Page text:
Marcel Broodthaers, La Pluie (Projet Pour Un Texte), 1969

Marcel Broodthaers, La Pluie (Projet Pour Un Texte), 1969. Walker Ruben/Benston Moving Image Collection

On Acid and Death: The Psychedelic Love Story of Ram Dass and Timothy Leary

Nearly two decades in the making, Dying to Know: Ram Dass and Timothy Leary began with a single conversation. After Leary announced, in the mid-1990s, that he had been diagnosed with terminal prostate cancer, filmmaker Gay Dillingham organized a reunion between the writer and ’60s cultural icon and Ram Dass, author of the New Age […]

Gay Dillingham’s Dying to Know: Ram Dass and Timothy Leary. 2014 ©Dying to Know

Nearly two decades in the making, Dying to Know: Ram Dass and Timothy Leary began with a single conversation. After Leary announced, in the mid-1990s, that he had been diagnosed with terminal prostate cancer, filmmaker Gay Dillingham organized a reunion between the writer and ’60s cultural icon and Ram Dass, author of the New Age spiritual tome Be Here Now (and Leary’s one-time partner), in a pioneering set of Harvard experiments on the psychological benefits of LSD. Dillingham filmed the ensuing conversation, which served as a platform for the two men to share the lessons of their disparate life journeys and discuss what awaited Leary at the end of his own. Following Leary’s death in 1996, Dillingham spent much of the subsequent 18 years researching and crafting a documentary that simultaneously serves as comprehensive biography and a bifurcated manifesto for two leading voices of the 20th century counterculture.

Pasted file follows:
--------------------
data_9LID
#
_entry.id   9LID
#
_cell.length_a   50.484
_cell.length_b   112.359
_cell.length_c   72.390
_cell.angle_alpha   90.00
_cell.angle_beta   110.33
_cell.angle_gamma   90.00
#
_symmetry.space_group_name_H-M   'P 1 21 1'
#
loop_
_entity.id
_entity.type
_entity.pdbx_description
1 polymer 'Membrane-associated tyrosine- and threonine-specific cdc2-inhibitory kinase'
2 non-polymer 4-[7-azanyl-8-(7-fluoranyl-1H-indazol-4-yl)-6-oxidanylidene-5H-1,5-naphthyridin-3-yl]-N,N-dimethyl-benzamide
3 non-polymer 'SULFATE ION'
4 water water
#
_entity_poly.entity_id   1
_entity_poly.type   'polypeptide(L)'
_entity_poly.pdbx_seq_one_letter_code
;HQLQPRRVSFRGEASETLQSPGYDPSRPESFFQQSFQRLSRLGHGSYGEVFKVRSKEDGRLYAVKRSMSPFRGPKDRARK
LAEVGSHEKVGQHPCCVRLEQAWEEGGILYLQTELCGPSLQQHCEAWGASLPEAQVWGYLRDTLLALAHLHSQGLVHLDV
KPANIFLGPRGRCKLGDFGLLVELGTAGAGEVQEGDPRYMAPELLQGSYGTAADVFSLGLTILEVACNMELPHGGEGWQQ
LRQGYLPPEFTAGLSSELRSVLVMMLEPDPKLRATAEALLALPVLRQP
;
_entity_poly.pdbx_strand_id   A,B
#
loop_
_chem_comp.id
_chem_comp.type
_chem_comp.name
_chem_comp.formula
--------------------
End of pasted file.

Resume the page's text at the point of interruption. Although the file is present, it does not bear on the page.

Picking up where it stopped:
Dillingham spoke with us about  liminal states, her inspiration in conceiving the film, and the dichotomous quality of Ram Dass and Leary’s ideas. Dying to Know: Ram Dass and Timothy Leary will screen in the Walker Cinema at 2 pm on Saturday, February 13, as part of the Walker’s Winter of Love celebration.